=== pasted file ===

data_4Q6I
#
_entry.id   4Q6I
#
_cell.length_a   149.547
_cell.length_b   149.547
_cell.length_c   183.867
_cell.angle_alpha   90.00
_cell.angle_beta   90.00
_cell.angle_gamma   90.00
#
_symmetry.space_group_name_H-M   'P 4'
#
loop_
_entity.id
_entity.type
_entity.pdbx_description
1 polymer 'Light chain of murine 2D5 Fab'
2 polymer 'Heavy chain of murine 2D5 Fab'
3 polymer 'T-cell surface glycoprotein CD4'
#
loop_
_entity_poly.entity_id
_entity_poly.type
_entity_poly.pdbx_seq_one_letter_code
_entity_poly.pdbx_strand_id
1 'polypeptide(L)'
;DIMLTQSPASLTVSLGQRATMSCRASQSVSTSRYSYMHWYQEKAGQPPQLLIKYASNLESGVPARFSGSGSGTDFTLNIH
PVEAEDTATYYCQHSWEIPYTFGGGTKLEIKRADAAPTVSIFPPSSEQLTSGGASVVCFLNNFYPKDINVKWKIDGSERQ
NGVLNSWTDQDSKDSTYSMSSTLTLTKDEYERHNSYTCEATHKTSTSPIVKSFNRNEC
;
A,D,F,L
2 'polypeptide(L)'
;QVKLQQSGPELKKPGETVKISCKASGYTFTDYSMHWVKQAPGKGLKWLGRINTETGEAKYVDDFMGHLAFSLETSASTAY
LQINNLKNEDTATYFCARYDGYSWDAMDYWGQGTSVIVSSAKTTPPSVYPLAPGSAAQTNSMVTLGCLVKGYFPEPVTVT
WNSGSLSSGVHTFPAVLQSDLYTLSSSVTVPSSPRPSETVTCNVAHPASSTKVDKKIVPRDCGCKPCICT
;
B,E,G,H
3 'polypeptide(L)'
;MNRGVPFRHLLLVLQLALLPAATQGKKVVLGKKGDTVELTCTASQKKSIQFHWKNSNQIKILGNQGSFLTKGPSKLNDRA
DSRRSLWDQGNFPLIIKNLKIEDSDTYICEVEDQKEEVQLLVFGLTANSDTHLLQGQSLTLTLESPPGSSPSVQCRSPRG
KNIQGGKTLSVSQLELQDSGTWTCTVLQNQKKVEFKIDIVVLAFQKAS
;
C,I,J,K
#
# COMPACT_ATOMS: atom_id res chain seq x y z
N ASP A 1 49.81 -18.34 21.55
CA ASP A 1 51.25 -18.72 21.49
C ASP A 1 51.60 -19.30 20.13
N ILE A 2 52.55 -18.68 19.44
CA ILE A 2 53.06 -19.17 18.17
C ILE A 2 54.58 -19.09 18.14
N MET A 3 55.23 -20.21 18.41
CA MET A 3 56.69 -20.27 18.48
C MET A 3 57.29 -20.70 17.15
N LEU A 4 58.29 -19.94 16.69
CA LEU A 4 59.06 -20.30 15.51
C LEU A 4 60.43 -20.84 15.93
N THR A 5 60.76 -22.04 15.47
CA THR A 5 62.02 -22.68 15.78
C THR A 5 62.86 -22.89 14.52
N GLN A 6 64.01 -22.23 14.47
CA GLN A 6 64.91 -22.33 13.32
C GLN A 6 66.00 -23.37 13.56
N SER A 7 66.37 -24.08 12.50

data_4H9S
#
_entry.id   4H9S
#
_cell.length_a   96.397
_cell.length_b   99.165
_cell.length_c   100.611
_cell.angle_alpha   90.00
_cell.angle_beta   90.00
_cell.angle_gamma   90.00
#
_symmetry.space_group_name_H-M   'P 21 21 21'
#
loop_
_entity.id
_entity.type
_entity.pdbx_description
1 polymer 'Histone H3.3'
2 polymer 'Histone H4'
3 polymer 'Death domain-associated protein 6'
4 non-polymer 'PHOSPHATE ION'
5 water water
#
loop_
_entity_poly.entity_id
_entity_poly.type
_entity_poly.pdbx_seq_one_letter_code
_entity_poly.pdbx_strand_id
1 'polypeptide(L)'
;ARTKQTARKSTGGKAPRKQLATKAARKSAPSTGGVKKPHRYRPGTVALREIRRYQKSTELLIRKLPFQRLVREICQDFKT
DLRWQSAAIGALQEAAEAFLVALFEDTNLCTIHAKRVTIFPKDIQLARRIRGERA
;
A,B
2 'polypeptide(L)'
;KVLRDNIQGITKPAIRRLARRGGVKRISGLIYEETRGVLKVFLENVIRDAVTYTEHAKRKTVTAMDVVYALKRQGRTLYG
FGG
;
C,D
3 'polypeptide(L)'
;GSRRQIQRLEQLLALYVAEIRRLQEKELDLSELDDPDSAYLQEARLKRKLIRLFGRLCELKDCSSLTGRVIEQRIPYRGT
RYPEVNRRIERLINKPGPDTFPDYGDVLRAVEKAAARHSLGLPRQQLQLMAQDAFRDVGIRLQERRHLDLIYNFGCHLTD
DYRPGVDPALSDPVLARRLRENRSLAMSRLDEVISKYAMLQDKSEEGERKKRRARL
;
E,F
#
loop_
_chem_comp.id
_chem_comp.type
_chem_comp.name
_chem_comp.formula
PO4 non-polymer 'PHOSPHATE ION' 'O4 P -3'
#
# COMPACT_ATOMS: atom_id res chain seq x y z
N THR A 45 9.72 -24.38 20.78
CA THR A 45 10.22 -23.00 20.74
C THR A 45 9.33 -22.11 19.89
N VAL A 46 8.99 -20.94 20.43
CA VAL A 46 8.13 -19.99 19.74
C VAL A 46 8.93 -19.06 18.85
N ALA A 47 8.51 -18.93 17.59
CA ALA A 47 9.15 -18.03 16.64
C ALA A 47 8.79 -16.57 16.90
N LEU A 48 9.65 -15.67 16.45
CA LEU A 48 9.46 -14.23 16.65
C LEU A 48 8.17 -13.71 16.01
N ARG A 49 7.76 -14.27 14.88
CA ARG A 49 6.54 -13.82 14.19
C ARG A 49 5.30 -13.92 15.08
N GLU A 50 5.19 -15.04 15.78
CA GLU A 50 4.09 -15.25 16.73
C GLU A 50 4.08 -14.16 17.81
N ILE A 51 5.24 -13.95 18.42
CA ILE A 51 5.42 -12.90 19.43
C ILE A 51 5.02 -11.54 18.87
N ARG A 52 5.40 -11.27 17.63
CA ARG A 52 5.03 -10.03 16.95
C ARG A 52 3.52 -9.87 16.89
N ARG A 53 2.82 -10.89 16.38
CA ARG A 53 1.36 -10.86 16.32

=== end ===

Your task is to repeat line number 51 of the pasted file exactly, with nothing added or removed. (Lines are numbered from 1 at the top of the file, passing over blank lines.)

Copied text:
CA ILE A 2 53.06 -19.17 18.17